Conventional drive means and other conventional devices which may be utilized in conjunction with the apparatus of FIG. 1 are well known and, for purposes of clarity, have not been illustrated in the schematic view of FIG. 1.

Some elastic webs, such as those made of KRATON thermoplastics, e.g., a nonwoven web of meltblown KRATON rubber fibers, have low softening temperatures and yet must be heated sufficiently to attain heat-bonding to what may be a dissimilar material, such as a bonded carded polyester web. For example, KRATON G block copolymer used to make some of the elastic materials of the present invention softens at about 65 C. Successful heat-bonding of such dissimilar materials may be attained with a patterned, i.e., embossing, calender roller in which the raised portions of the pattern impose sufficient heat and pressure upon the overlaid gatherable web and stretched elastic web such that the fine fibers of the elastic web are softened to the extent that they may be melted and, depending upon the temperature of embossing and the compressive embossing force imposed upon the webs by the bonder roller arrangement, may be forced from the areas of the elastic web which are compressed by the raised portions of the embossing pattern, resulting in a pattern of fine holes in the elastic web. If the temperature and pressure of embossing is not such that the fine holes are formed, the elastic web will usually be, as a result of its softening during embossing, indented in the area of embossing. In cases where holes are present in the elastic web, the peripheries of the holes in the elastic web appear to be formed of resolidified or otherwise condensed portions of the material of the elastic web which portions appear to be bonded quite well to the web or webs of gatherable material. For example, with reference to FIGS. 2 and 2A there is shown (schematically and not necessarily to scale, including relative thicknesses of the layers and size of the embossed areas or indentations 30) a composite material 22' made by passing overlain webs 16', 4' and 20' through the pressure nip between calender roller 10 and the anvil roller 12. The composite material 22' is comprised of a first gatherable web 16' and a second gatherable web 20' heat-bonded to respective opposite sides of a fibrous elastic web 4'. The bond sites are spaced-apart, resulting in gathers or pleats 16a and 20a (FIG. 2A) being formed in webs 16' and 20' when the composite material 22' is in a relaxed condition as shown in FIG. 2A. Gathers 16a and 20a are not shown in FIG. 2 in order to be suggestive of the appearance of the composite material 22' in its stretched condition. Fibrous elastic web 4' has a plurality of embossed areas 26 formed therein corresponding to the raised portions of a repeating diamond embossing pattern on the calender roller 10. The temperature and pressure maintained in the nip between the embossing calender roller 10 and anvil roller 12 was such that the pressure and temperature imposed by the raised portions of calender roller 10 formed indentations 30 within fibrous elastic web 4' by softening or melting the microfibers of the web 4'. The peripheral portions 28 of the indentations 30 of the web 4' illustrated in FIG. 2A include a resolidified portion of the material which was formerly located in the indented area 30 of fibrous elastic web 4'. Peripheral portions 28, upon resolidification after softening or melting in the pressure nip of calender roller 10 and anvil roller 12, tend to form a reasonably strong bond with the overlaid gatherable webs 16' and 20' . In examining samples of the elastic composite, the indentations 30 became visible only after peeling away one of the gatherable webs 16' or 20'. In several situations peeling away of one or more of the gatherable webs revealed that holes were formed through the elastic web in the embossed areas 26. However, it is possible that a thin layer, that is a highly indented area, of material of elastic web 4' extending within the area of the holes was stripped away with the gatherable web upon the peeling away of the gatherable web from the elastic web. That is, the holes may have been formed as a result of the stripping away step as opposed to the embossing step. Particularly with heavier basis weight elastic webs, the embossing may result in a waffle-like pattern in which indentations as opposed to holes are present in the elastic web.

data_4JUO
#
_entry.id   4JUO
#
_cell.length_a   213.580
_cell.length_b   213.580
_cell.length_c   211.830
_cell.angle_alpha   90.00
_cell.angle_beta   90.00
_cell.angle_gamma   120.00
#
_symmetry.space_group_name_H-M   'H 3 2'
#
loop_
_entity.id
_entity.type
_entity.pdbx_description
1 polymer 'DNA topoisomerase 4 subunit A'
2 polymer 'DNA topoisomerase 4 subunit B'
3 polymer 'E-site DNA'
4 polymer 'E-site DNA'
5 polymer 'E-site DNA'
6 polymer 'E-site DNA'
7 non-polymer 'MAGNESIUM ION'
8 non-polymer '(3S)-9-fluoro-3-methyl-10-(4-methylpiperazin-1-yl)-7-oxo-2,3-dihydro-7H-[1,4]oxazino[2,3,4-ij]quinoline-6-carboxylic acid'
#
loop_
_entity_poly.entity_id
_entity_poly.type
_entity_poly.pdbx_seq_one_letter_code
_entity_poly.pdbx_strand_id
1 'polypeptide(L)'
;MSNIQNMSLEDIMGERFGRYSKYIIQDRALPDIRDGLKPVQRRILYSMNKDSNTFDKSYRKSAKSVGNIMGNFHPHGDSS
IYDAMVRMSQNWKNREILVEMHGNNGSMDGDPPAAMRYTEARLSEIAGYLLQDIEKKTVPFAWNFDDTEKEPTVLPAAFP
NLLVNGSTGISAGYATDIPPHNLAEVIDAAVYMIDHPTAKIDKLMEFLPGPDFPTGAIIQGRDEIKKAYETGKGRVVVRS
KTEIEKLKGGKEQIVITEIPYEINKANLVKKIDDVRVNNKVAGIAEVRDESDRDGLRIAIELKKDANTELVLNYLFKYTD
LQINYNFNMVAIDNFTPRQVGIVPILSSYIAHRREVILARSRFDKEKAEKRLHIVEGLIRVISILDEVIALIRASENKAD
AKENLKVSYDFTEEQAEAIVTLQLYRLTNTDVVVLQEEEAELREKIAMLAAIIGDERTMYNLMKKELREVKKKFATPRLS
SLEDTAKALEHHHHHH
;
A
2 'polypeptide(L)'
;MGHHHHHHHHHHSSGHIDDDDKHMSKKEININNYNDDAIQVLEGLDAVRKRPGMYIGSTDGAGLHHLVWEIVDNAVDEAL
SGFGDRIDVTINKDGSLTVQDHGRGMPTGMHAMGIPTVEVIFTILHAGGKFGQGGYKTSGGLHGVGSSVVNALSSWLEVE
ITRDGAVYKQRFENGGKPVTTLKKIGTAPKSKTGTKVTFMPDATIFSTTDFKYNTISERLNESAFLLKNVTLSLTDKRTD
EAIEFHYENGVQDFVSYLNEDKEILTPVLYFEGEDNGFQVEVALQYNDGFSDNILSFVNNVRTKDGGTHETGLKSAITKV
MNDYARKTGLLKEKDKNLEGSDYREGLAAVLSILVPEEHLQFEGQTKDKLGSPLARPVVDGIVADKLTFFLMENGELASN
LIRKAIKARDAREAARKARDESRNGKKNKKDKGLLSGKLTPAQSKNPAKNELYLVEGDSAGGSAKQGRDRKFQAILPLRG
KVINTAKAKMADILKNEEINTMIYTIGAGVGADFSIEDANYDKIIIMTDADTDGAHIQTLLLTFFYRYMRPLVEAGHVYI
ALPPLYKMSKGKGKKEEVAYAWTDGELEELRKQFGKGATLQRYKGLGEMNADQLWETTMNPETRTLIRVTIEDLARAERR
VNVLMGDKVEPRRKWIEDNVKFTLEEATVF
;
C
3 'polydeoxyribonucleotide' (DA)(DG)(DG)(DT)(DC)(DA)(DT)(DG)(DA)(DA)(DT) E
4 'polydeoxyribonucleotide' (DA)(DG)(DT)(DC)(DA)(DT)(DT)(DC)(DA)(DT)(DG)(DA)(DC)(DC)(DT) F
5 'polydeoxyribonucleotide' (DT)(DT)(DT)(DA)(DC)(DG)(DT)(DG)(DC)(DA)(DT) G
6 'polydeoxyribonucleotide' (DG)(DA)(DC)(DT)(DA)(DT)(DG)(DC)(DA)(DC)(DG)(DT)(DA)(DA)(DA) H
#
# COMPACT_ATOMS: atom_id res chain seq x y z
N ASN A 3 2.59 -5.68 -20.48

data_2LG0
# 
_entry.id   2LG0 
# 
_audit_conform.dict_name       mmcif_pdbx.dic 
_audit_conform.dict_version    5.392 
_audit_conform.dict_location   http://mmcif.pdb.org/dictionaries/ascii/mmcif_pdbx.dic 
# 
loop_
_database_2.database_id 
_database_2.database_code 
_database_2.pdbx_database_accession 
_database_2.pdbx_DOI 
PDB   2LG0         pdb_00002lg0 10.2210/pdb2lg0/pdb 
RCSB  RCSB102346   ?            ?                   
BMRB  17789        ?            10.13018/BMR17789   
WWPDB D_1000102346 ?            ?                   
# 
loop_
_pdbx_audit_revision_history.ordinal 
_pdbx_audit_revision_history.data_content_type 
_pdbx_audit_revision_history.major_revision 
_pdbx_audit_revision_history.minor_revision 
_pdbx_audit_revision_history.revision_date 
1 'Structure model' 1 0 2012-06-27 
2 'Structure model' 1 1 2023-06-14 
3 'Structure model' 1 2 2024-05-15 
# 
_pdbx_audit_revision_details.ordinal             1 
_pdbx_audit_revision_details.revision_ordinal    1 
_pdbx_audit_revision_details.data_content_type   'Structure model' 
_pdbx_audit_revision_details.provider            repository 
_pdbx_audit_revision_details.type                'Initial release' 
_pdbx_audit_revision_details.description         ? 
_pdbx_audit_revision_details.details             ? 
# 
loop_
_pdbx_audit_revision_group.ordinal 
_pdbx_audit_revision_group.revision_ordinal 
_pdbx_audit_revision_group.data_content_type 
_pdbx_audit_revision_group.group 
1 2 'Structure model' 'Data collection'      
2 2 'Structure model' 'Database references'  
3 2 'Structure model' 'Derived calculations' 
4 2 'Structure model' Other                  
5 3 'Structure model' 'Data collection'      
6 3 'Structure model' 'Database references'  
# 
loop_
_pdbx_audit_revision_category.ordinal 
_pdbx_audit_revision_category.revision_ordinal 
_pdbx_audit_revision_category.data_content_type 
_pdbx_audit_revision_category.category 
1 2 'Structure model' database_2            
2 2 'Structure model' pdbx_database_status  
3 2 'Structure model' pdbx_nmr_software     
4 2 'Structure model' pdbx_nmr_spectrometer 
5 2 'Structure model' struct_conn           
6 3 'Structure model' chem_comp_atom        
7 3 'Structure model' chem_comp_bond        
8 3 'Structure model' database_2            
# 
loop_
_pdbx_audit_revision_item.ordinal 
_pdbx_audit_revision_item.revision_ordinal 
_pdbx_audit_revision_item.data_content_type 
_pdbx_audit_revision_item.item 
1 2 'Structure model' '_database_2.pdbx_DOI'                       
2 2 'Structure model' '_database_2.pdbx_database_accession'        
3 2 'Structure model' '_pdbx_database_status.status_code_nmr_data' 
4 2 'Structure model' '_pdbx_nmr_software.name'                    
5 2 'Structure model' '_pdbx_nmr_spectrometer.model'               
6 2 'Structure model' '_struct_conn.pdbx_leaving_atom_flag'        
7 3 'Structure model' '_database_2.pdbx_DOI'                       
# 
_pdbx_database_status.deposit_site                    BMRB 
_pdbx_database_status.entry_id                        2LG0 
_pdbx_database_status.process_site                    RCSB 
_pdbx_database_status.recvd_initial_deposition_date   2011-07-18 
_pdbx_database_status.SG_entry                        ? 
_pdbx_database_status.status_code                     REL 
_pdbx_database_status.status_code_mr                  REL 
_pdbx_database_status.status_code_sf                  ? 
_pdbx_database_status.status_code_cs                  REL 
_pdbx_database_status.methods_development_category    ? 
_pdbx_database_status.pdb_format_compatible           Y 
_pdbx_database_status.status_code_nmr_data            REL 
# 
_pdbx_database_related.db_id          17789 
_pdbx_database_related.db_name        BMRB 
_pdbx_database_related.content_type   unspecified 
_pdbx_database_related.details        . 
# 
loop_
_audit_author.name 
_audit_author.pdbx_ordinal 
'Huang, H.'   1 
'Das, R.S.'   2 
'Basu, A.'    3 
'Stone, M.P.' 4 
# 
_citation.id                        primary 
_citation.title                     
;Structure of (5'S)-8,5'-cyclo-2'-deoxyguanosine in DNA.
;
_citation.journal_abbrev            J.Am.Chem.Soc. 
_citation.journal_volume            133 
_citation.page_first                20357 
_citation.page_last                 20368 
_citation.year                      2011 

A series of tests was run in which gatherable webs of different materials were heat-bonded in a similar fashion to a nonwoven elastic web comprising meltblown fibers of a blend of KRATON (Shell Chemical Company) rubber and polyethylene. The runs were carried out on apparatus of a type schematically illustrated in FIG. 1 comprising a bonder arrangement (corresponding to 9 in FIG. 1) having a 14 inch (35.6 cm) wide bonding surface provided by a nominal 7 inch (17.8 cm) diameter smooth stainless steel anvil roller (corresponding to 12 in FIG. 1) and a nominal 7 inch (17.8 cm) diameter stainless steel calender roller (corresponding to 10 in FIG. 1) having thereon a raised diamond embossing pattern comprised of squares both diagonally aligned and diagonally oriented relative to the machine direction of the web. The embossing pattern is comprised of lands raised 0.09 inch (0.229 cm) above the roller base surface, each land being a square having sides 1/16 of an inch (0.159 cm) long with the facing sides of adjacent squares being 1/8 of an inch (0.318 cm) apart as measured perpendicularly to and between adjacent sides.